There are some important things to consider about the caravan of asylum seekers coming to the US border. I am sharing these thoughts as an immigration lawyer who has practiced asylum law for ten years.
1. Ever since our failure to protect Jews during the Holocaust, the United States has righted that failure by recognizing its obligation to protect individuals fleeing persecution in their own countries. We have signed international treaties and written our own internal laws honoring this responsibility. Our asylum laws require that an individual be in the United States in order to apply for asylum (see 8 USC 1158). These people are not coming here illegally. They are following what our law requires to seek asylum in the United States.
2. We have a process for asylum seekers: they are placed in detention and processed through a credible fear interview process with an asylum officer. In this interview, they discuss what happened to them in their home country and an asylum officer decides whether they are likely to qualify for asylum in front of a judge.
3. If the applicant fails the initial interview, they have one appeal and then get deported if not successful. This whole process takes a few weeks. This year, we average about 7,000 credible fear interviews per month. (See USCIS’s credible fear statistics, available online). If they pass, they go into removal proceedings and begin to prepare for their final asylum hearing. In 2017, judges heard 30,179 cases and denied 61% of those cases. (See TRAC immigration figures). So only a fraction of the individuals in the caravan would ultimately be permitted to stay in the United States.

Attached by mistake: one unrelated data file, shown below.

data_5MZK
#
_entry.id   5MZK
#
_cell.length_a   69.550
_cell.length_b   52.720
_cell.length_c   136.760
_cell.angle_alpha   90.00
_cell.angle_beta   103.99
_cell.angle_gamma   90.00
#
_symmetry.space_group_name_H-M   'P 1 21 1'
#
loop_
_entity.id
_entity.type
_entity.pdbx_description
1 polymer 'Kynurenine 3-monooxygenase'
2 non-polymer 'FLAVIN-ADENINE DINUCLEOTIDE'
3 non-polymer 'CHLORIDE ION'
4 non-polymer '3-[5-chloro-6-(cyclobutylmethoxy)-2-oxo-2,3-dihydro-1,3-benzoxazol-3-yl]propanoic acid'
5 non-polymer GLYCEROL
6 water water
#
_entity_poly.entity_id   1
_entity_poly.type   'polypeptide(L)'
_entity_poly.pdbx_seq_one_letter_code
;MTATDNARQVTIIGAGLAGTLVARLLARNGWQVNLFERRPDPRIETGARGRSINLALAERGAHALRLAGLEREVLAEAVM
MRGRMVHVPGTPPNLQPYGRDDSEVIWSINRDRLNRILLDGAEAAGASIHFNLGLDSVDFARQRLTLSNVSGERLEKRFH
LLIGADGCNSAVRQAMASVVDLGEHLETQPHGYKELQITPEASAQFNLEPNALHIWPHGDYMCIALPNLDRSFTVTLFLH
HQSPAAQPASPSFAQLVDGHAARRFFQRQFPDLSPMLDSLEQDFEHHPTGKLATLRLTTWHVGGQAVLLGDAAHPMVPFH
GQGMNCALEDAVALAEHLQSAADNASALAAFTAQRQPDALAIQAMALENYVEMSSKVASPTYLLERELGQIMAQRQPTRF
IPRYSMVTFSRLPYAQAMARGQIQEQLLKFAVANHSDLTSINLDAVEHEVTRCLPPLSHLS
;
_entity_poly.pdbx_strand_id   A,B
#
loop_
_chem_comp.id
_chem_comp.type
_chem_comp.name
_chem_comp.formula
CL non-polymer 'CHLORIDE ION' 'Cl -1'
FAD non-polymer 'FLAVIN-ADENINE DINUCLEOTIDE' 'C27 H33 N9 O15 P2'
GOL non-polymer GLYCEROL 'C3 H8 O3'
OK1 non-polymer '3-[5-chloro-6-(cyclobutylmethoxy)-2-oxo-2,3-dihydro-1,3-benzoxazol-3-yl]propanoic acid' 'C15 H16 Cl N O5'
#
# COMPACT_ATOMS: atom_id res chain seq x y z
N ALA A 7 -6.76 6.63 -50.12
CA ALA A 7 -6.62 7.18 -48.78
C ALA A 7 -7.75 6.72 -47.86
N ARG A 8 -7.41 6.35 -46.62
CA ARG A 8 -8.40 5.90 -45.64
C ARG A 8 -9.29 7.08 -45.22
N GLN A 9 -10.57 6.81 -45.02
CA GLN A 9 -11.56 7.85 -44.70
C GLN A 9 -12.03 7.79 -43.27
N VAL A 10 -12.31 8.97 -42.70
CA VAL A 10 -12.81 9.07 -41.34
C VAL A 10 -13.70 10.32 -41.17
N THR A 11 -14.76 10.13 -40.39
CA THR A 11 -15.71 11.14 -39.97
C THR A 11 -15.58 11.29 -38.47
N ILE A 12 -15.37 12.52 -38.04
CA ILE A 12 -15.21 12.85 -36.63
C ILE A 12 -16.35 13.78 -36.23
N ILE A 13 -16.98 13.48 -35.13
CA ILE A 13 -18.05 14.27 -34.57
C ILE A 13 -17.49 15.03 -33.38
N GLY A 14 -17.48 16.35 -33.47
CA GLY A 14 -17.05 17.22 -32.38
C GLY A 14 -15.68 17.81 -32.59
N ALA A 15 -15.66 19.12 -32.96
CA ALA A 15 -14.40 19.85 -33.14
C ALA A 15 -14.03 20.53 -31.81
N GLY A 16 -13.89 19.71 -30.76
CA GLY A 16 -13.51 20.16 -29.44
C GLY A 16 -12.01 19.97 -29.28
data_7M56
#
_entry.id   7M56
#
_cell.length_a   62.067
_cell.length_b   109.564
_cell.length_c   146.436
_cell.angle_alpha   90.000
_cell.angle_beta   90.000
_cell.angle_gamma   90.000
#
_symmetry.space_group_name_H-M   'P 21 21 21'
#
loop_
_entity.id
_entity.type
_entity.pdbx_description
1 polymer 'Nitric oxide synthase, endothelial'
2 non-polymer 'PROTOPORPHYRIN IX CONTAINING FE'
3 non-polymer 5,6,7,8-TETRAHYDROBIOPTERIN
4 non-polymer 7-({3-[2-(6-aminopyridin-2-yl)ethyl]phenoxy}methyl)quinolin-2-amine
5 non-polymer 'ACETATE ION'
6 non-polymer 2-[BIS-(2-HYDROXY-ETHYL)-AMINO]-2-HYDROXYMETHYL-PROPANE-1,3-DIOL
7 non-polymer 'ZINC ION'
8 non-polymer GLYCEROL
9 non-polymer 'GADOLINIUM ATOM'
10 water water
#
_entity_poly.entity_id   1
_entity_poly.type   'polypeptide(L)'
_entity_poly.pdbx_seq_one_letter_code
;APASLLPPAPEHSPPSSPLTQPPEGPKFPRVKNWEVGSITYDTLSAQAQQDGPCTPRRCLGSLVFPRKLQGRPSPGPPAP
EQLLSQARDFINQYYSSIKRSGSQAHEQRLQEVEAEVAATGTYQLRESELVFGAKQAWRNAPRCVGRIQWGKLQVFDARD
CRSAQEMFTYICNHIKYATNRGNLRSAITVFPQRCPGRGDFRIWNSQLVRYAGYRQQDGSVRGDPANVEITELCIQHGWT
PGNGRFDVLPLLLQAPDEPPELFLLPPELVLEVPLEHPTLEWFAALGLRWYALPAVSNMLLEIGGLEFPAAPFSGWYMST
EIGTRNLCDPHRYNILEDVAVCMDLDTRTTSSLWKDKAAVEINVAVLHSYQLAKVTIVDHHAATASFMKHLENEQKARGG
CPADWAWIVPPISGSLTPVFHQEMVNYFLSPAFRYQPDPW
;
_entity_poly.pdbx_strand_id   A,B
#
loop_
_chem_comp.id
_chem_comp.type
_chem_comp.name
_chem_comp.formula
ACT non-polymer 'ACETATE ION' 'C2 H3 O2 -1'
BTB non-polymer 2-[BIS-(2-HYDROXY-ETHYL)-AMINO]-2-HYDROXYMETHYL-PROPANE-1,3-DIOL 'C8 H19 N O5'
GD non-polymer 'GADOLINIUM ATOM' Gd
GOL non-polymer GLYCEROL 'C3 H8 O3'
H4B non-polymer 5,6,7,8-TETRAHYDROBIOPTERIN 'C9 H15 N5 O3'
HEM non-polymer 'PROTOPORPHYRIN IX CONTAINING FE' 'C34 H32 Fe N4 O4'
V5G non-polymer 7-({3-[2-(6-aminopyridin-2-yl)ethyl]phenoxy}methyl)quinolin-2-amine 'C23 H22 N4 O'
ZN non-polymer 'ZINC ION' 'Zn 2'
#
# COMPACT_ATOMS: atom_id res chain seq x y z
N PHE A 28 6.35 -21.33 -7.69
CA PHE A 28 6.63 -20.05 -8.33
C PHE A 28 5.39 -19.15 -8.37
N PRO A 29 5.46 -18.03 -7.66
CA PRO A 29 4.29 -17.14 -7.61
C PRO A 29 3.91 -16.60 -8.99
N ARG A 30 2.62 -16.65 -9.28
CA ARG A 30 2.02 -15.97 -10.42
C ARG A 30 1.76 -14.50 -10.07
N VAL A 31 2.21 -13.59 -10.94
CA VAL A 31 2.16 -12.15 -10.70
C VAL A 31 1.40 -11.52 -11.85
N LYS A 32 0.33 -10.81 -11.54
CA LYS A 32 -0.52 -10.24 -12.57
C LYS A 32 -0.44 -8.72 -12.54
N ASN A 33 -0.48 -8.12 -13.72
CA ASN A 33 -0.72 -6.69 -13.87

4. The caravan of asylum seekers come from Honduras, which has the highest crime rate on the planet. They are families fleeing violence, with children as young as infants on the journey. The criminals and gang members stay in Honduras, where they are powerful and commit crime with impunity. The asylum seekers are coming together fleeing those gang members. They come in a caravan because there is safety in numbers.
5. The asylum seekers are walking across Central America with their children and some belongings, without bathroom facilities, kitchens, or a place to sleep. Imagine what it would take for you to grab your children, leave your home, and walk to Canada. How bad would things have to be for you?
6. Now, imagine your neighbor’s house was on fire and he came to your door with his family. What would you do?
These people are our neighbors and they are in danger. It is our moral and legal obligation to allow them the right to apply for asylum. The numbers are not that high, in fact this group represents the same amount of asylum interviews we typically process in one month. We have a system in place that will not be overwhelmed by this group.
In 50 years our children and grandchildren will look back on this time and ask how we responded. In the same way that we are curious about how our parents behaved during the Civil Rights eras for people of color, women, and LGBTQ people, our kids will look to us to see which side we joined in the immigration debate. Be on the right side of justice.